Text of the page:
Heat Transfer Fluid (HTF) Expansion vessels are component parts of a solar power plant and are designed to hold the HTF, which transfers energy from solar collector arrays (SCA’s) to steam generators.
These vessels undergo extreme thermal cycling in their daily operation. The vessels begin to warm up at sunrise as energy becomes available and quickly reach maximum operating temperatures and remain there until the solar energy starts to fade and the vessels cool off. Shorter, less severe, thermal cycles also occur during the day when passing clouds partially obscure the sun and reduce the amount of solar radiation available. This thermal cycling results in stresses being induced, then reduced, on a frequent basis.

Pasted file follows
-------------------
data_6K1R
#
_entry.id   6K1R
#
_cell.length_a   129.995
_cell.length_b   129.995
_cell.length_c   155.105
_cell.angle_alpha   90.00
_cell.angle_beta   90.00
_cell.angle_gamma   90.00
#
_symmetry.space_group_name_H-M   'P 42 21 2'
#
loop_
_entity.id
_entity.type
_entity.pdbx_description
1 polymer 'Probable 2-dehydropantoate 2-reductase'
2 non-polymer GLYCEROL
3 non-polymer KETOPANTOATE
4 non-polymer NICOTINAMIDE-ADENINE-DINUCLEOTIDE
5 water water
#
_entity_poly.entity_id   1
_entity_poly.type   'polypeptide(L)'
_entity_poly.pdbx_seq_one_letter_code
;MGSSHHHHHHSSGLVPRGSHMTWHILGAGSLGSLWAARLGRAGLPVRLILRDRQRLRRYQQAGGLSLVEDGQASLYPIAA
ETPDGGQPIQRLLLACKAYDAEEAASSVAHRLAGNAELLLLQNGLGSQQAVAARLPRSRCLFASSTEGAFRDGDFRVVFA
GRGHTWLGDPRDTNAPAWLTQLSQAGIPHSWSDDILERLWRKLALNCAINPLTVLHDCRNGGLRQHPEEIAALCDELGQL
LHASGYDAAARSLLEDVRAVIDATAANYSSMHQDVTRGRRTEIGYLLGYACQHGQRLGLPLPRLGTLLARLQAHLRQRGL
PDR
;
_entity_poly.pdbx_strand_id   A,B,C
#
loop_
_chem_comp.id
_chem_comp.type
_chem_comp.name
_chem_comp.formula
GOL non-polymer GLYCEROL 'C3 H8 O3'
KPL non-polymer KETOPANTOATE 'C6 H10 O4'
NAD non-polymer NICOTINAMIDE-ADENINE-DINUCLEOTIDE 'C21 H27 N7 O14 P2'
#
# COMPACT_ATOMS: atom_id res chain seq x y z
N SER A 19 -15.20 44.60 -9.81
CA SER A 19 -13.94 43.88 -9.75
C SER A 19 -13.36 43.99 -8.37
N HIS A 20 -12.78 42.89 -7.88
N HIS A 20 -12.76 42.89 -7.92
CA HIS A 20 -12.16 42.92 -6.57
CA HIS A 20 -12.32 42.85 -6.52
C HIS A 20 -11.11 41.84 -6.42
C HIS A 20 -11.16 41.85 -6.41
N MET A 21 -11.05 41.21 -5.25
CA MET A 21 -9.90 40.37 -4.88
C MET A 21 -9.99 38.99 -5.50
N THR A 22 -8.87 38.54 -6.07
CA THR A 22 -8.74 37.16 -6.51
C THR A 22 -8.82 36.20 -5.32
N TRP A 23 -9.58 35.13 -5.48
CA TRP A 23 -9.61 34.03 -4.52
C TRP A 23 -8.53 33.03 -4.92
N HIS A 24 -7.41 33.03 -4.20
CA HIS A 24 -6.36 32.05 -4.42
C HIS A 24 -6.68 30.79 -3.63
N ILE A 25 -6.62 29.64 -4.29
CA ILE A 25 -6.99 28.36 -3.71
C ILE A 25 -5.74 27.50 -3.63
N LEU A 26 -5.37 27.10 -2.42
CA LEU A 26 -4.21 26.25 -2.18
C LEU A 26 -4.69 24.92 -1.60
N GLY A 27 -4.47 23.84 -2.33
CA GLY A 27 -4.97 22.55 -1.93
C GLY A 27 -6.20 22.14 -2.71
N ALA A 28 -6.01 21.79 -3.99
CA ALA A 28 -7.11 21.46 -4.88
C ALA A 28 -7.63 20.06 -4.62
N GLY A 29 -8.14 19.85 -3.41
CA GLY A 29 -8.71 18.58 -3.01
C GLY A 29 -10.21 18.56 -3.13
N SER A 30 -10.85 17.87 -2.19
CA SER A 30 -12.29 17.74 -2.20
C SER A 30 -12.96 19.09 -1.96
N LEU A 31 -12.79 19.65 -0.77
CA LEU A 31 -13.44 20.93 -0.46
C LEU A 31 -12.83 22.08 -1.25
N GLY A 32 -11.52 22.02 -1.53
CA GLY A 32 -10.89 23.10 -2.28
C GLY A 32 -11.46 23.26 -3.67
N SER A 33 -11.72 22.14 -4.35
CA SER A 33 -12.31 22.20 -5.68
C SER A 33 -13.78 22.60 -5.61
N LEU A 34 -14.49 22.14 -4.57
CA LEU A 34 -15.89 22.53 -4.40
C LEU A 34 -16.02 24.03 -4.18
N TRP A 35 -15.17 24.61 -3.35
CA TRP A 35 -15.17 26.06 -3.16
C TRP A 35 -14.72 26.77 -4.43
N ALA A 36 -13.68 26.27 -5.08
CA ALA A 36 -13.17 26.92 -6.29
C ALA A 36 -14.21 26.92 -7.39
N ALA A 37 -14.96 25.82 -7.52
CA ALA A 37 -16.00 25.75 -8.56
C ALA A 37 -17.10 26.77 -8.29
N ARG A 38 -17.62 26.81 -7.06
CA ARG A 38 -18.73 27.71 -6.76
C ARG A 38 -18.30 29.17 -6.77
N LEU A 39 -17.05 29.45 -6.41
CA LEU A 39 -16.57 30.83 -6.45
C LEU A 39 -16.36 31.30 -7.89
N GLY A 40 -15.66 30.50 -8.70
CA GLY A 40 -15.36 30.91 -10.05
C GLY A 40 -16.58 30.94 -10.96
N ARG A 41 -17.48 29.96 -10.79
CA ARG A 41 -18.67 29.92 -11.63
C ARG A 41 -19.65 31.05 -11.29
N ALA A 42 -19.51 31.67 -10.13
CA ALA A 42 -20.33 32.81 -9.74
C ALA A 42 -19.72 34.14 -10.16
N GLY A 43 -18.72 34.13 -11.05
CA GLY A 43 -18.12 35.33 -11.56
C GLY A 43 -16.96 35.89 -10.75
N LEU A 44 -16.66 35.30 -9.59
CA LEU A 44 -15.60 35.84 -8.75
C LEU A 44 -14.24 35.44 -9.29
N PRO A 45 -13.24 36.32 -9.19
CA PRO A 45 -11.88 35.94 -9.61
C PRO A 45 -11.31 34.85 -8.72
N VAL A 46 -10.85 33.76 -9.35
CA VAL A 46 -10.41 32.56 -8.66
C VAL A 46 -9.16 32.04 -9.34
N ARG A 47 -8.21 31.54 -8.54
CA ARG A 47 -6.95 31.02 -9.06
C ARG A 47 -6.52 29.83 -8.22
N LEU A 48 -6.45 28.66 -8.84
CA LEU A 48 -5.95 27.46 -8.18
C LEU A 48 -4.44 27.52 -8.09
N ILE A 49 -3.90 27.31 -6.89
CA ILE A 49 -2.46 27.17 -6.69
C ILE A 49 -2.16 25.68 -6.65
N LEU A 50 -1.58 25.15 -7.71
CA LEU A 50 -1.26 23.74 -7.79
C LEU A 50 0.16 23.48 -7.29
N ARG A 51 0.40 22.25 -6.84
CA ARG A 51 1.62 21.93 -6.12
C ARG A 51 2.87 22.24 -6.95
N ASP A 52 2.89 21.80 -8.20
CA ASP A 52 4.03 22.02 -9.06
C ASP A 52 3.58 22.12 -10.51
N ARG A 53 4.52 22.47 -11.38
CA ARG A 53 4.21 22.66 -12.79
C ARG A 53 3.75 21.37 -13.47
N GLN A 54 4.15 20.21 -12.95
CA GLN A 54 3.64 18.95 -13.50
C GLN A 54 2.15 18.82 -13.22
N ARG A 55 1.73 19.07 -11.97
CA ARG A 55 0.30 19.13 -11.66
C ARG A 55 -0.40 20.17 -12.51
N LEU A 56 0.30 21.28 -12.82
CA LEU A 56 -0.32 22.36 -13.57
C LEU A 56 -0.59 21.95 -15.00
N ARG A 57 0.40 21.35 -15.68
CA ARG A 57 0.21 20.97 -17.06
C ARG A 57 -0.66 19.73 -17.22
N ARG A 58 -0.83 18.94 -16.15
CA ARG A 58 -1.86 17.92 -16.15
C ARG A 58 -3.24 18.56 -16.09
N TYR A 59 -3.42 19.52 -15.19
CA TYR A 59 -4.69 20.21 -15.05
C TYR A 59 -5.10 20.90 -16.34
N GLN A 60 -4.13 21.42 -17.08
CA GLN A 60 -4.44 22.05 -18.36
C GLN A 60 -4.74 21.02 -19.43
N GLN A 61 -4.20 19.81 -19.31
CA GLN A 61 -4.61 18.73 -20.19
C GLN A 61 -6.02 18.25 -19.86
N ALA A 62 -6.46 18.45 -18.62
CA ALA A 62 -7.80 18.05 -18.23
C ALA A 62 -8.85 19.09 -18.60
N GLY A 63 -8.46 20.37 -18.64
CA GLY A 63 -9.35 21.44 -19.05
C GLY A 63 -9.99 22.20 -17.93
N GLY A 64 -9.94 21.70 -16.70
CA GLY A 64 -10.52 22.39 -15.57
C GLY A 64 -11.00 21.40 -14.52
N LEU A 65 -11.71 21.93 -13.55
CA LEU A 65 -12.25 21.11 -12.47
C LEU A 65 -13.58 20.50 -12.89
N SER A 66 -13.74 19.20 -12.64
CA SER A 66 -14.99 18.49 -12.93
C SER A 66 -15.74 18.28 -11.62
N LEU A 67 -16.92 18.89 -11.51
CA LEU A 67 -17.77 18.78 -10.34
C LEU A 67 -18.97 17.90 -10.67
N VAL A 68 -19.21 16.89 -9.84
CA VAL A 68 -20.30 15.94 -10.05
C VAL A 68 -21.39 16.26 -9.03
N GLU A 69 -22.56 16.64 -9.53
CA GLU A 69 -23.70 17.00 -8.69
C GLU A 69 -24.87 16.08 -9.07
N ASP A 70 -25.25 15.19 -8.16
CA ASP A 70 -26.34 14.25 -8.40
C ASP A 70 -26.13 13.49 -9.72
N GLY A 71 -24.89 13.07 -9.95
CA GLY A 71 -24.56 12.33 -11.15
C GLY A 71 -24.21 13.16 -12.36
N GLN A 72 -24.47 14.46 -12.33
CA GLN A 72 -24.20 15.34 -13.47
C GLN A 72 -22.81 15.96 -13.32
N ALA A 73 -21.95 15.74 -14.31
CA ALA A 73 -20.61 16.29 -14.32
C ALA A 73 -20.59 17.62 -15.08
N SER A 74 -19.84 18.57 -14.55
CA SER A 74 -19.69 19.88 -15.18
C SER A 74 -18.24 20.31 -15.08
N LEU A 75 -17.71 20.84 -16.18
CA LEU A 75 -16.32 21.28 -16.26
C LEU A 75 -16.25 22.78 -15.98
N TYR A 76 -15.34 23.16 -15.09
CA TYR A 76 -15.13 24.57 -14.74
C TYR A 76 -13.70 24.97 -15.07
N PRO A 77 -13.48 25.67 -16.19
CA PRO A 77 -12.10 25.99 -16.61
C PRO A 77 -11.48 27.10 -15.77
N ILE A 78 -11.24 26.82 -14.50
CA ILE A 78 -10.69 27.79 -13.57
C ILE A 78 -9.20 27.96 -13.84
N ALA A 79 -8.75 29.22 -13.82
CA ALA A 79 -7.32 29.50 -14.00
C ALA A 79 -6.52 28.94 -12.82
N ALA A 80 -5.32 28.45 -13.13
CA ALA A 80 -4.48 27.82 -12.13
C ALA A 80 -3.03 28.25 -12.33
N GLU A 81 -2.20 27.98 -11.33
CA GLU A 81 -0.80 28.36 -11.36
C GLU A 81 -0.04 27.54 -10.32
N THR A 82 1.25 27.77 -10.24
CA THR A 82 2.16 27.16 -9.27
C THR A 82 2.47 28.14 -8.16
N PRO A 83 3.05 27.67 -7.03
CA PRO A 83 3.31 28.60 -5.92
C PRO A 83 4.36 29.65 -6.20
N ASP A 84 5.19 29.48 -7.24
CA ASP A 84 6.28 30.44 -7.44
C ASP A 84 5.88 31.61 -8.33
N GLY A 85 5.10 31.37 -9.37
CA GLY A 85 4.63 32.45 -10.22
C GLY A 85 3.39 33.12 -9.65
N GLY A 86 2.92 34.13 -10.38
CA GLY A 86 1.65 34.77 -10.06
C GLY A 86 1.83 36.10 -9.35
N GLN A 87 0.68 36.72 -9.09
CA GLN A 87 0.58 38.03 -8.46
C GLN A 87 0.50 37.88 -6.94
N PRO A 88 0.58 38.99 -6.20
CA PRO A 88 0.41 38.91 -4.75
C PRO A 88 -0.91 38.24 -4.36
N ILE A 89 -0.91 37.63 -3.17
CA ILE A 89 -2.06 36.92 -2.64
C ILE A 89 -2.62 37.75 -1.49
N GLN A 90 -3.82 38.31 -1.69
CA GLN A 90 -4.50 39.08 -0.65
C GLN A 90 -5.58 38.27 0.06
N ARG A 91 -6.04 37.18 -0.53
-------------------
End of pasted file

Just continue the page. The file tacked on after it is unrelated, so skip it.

Sterling, applying its vast deaerator experience, kept this fact in mind when designing the features of the Sterling Expansion vessels. Past vessel designs have suffered serious failures when the nature of this thermal cycling was not adequately considered. Sterling applies Finite Element Analysis techniques to both the vessel and accompanying saddle designs in order to reduce thermally-induced stresses and the subsequent failures that result.